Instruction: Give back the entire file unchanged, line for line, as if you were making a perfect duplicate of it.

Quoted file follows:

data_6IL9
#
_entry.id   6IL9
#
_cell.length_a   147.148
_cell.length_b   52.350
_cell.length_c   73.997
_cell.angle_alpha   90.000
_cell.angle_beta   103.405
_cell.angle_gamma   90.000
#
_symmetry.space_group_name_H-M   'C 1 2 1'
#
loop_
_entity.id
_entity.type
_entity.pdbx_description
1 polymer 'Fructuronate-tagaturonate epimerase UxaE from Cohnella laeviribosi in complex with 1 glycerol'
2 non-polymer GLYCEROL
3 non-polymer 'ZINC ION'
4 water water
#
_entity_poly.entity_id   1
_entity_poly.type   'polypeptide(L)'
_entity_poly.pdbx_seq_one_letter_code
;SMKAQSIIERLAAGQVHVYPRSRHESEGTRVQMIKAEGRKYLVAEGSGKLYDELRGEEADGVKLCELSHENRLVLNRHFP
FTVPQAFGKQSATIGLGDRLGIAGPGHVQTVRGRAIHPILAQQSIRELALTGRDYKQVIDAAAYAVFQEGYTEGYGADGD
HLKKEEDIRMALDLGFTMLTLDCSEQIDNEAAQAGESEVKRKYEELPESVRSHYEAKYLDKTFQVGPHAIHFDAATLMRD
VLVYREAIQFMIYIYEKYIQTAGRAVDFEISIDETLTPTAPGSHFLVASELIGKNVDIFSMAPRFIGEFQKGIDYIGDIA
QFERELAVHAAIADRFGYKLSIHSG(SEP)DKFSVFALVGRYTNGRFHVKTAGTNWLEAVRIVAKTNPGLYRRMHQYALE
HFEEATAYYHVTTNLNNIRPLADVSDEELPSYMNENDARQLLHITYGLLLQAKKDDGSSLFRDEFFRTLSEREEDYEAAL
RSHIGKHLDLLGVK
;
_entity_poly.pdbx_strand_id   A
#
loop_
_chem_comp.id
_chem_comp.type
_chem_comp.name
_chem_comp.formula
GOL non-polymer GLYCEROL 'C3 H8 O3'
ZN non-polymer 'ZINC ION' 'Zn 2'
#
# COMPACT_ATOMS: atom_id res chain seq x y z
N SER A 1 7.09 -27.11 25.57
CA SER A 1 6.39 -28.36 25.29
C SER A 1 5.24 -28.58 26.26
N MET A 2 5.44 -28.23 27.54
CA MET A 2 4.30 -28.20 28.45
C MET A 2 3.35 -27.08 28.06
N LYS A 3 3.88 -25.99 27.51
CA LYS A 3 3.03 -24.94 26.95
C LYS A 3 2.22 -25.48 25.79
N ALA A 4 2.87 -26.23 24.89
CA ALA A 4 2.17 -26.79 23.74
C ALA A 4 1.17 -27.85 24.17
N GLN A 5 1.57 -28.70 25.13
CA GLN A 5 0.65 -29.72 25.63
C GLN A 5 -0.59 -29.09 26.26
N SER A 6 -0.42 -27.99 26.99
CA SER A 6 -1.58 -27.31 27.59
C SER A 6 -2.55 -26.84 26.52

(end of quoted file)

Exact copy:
data_6IL9
#
_entry.id   6IL9
#
_cell.length_a   147.148
_cell.length_b   52.350
_cell.length_c   73.997
_cell.angle_alpha   90.000
_cell.angle_beta   103.405
_cell.angle_gamma   90.000
#
_symmetry.space_group_name_H-M   'C 1 2 1'
#
loop_
_entity.id
_entity.type
_entity.pdbx_description
1 polymer 'Fructuronate-tagaturonate epimerase UxaE from Cohnella laeviribosi in complex with 1 glycerol'
2 non-polymer GLYCEROL
3 non-polymer 'ZINC ION'
4 water water
#
_entity_poly.entity_id   1
_entity_poly.type   'polypeptide(L)'
_entity_poly.pdbx_seq_one_letter_code
;SMKAQSIIERLAAGQVHVYPRSRHESEGTRVQMIKAEGRKYLVAEGSGKLYDELRGEEADGVKLCELSHENRLVLNRHFP
FTVPQAFGKQSATIGLGDRLGIAGPGHVQTVRGRAIHPILAQQSIRELALTGRDYKQVIDAAAYAVFQEGYTEGYGADGD
HLKKEEDIRMALDLGFTMLTLDCSEQIDNEAAQAGESEVKRKYEELPESVRSHYEAKYLDKTFQVGPHAIHFDAATLMRD
VLVYREAIQFMIYIYEKYIQTAGRAVDFEISIDETLTPTAPGSHFLVASELIGKNVDIFSMAPRFIGEFQKGIDYIGDIA
QFERELAVHAAIADRFGYKLSIHSG(SEP)DKFSVFALVGRYTNGRFHVKTAGTNWLEAVRIVAKTNPGLYRRMHQYALE
HFEEATAYYHVTTNLNNIRPLADVSDEELPSYMNENDARQLLHITYGLLLQAKKDDGSSLFRDEFFRTLSEREEDYEAAL
RSHIGKHLDLLGVK
;
_entity_poly.pdbx_strand_id   A
#
loop_
_chem_comp.id
_chem_comp.type
_chem_comp.name
_chem_comp.formula
GOL non-polymer GLYCEROL 'C3 H8 O3'
ZN non-polymer 'ZINC ION' 'Zn 2'
#
# COMPACT_ATOMS: atom_id res chain seq x y z
N SER A 1 7.09 -27.11 25.57
CA SER A 1 6.39 -28.36 25.29
C SER A 1 5.24 -28.58 26.26
N MET A 2 5.44 -28.23 27.54
CA MET A 2 4.30 -28.20 28.45
C MET A 2 3.35 -27.08 28.06
N LYS A 3 3.88 -25.99 27.51
CA LYS A 3 3.03 -24.94 26.95
C LYS A 3 2.22 -25.48 25.79
N ALA A 4 2.87 -26.23 24.89
CA ALA A 4 2.17 -26.79 23.74
C ALA A 4 1.17 -27.85 24.17
N GLN A 5 1.57 -28.70 25.13
CA GLN A 5 0.65 -29.72 25.63
C GLN A 5 -0.59 -29.09 26.26
N SER A 6 -0.42 -27.99 26.99
CA SER A 6 -1.58 -27.31 27.59
C SER A 6 -2.55 -26.84 26.52